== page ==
Sections

Weather Forecast

Close

North Dakota Heart Gallery connects kids in need of adoptive families

North Dakota Heart Gallery Gala and Carnival entrance on Nov. 9, 2017 at the Fargodome. Katie Pinke / Forum News Service1 / 2
Katie Pinke2 / 2

One in five adults have considered adoption. Of those, 72 percent have considered adopting through foster care more than a private infant adoption or international adoption. If roughly 47 million Americans have considered adoption from foster care, why are there still 110,000 children nationwide in the system waiting to be adopted?

There is a disconnect — but thankfully there are organizations working to bridge the gap between adults who are considering adoption and kids in foster care who long for a forever family.

Nov. 18 is National Adoption Day — an effort to bring more attention and focus to adoption through the foster care system. This past week, I attended the North Dakota Heart Gallery Gala and Carnival at the Fargodome. The North Dakota Heart Gallery is a non-profit, privately funded organization that enlists professional photographers to capture portraits of foster children that showcase their sparkle and personalities. I felt a tug to attend the gala after I learned about it on Facebook.

After attending the event, I have a newfound appreciation for adoptive, forever families. I am thankful for the caseworkers and agencies matching children and families. I am thankful for each and every child waiting for their forever family. I am thankful for the donors who make a privately funded effort such as the North Dakota Heart Gallery happen.

In North Dakota alone, there are 2,000 children in foster care, which is equivalent to the number of kindergartners in Cass County, our state's most populated county. Only nine school districts in North Dakota have more than 2,000 students. There are seven counties in North Dakota with fewer than 2,000 people.

Of the 2,000 kids in foster care in North Dakota, 10 percent are in need of adoptive families. Ninety percent of those approximately 200 kids will be adopted by foster families or extended family members. That leaves approximately 20-30 kids annually in need of forever families. The good news is 224 children have been impacted in the past 10 years by the North Dakota Heart Gallery.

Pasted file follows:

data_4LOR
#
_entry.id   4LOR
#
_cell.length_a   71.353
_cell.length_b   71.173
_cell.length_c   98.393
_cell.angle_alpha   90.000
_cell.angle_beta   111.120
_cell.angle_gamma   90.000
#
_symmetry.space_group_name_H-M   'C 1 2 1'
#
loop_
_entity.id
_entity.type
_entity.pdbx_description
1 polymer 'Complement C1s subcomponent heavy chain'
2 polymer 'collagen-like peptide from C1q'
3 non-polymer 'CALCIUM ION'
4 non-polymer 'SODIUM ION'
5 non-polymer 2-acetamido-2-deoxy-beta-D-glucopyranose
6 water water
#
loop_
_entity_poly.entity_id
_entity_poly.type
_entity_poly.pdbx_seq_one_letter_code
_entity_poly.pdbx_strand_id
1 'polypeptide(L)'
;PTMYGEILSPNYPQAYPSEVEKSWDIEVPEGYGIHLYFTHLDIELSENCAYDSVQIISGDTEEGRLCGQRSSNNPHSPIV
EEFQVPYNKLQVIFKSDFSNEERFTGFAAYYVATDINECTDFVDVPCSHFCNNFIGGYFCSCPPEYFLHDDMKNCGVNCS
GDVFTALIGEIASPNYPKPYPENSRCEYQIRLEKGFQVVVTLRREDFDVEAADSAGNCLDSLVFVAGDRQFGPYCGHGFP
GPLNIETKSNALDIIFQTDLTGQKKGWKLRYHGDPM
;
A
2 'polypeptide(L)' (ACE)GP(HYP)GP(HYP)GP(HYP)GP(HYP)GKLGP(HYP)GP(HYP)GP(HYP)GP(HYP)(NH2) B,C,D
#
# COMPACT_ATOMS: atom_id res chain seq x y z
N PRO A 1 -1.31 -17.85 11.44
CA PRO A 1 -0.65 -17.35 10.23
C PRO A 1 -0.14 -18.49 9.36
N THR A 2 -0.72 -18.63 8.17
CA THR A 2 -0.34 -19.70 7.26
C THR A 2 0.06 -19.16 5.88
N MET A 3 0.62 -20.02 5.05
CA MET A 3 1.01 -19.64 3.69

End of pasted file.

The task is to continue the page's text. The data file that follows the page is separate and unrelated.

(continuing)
At the gala, the perimeter of the room was lined with easels draped in black cloths. When it came time to introduce the foster children in attendance who are a part of the North Dakota Heart Gallery this year, they each took a place by an easel. It took everything in me to maintain my composure as names were called and each child pulled the black drape off their easel, revealing their professionally captured photo. Alongside each child stood a donor of the program who provides funds for a variety of things such as shopping to buy the perfect outfit for their photo shoot.

Not every child in the North Dakota Heart Gallery was in attendance, but many were. They were older kids and sibling groups — all kinds of kids waiting for loving families. The tug I felt to attend became a call as I drove to my parents' farm after the event to write a column about the children I saw. Their faces and need changed me. What if someone reading my little column could be a forever family for one or more of these children or sibling groups?

The only adoption process I have been a part of was when my husband adopted our son Hunter two years ago. Our family knows firsthand that families are created in all sorts of ways with love at the center.

Are you one of the 47 million Americans who have considered adoption from the foster care system? Why not use National Adoption Day as a prompt to inquire more? Do you have room in your heart to give more love?

Single or married, traditional or non-traditional families, you could be the forever family to a child in our own backyard, waiting and in need. Or, maybe you can provide financial support to help grow awareness of this need? How about you bring the North Dakota Heart Gallery to your area of the state? Visit www.ndheartgallery.org or www.aasknd.org to learn more on how you can get involved.

Advertisement